Hare died in 1966, but Gordine continued to live and work at Dorich House until her own death, after which the house and collection were acquired by Kingston University and established as Dorich House Museum.

Dora Gordine and Richard Hare at work together in the Dorich House studio


The Münter Haus, Murnau

Gabrielle Münter (1877-1962) frequently came to the so-called 'Russian House' with her partner Wassily Kandinsky (1866-1944) between 1909-1914, and the building became a joint artistic project for the couple. Kandinsky's frieze of horseman still adorns the staircase, and the layout of the surrounding gardens reflected their mutual interest in folk art and abstraction.

Kandinsky was forced to flee the country in 1914, and he left most of his possessions with Münter at the Russenhaus. She travelled around Europe for a time, before returning to the house in the 1930s with her new partner, the art historian Johannes Eichner. Throughout the Second World War, she kept her major collection of work by Kandinsky hidden from the Nazis behind false walls in the basement, and at her death, she bequeathed it to the nearby Lenbachhaus.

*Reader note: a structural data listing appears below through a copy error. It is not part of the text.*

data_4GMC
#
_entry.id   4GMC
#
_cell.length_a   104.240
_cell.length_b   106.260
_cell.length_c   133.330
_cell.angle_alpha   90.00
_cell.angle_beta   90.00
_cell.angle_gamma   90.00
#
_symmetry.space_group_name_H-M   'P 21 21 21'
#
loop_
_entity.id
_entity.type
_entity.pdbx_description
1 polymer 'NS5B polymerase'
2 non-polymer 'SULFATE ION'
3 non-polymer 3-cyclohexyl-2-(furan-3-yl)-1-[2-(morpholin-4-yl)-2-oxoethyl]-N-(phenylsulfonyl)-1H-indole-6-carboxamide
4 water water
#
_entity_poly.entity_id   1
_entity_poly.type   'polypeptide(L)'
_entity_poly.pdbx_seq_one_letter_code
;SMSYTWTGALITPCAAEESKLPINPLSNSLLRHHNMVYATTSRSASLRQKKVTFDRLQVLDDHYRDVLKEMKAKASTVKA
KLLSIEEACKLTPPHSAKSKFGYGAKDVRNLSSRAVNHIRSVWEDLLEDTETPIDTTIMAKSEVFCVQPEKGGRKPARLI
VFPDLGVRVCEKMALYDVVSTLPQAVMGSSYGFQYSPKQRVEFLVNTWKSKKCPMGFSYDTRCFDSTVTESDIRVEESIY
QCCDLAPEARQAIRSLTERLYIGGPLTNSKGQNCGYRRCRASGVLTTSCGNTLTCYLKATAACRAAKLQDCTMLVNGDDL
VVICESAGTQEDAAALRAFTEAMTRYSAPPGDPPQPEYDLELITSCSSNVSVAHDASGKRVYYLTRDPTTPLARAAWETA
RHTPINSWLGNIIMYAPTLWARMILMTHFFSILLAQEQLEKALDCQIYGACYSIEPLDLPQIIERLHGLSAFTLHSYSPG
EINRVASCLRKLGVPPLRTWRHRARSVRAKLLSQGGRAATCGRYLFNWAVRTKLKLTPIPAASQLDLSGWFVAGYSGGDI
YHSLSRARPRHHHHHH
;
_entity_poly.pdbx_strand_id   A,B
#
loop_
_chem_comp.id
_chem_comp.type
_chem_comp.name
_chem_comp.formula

The 'Russian House' itself opened to the public as the Münter Haus, in accordance with her wishes, in 1984.


Anchers Hus, Skagen

The painter Anna Ancher (1859-1935) grew up in Skagen, in her father's hotel. However, after she married the artist Michael Ancher (1849-1927) in 1880, the couple settled in what is now 'Anchers Hus', a Skagen building that established them at the centre of the community of 'Skagen Painters'. Many of Anna Ancher's works take the house as their subject, but the couple continued to perfect their surroundings throughout their lives, adding a whole studio annexe in 1913.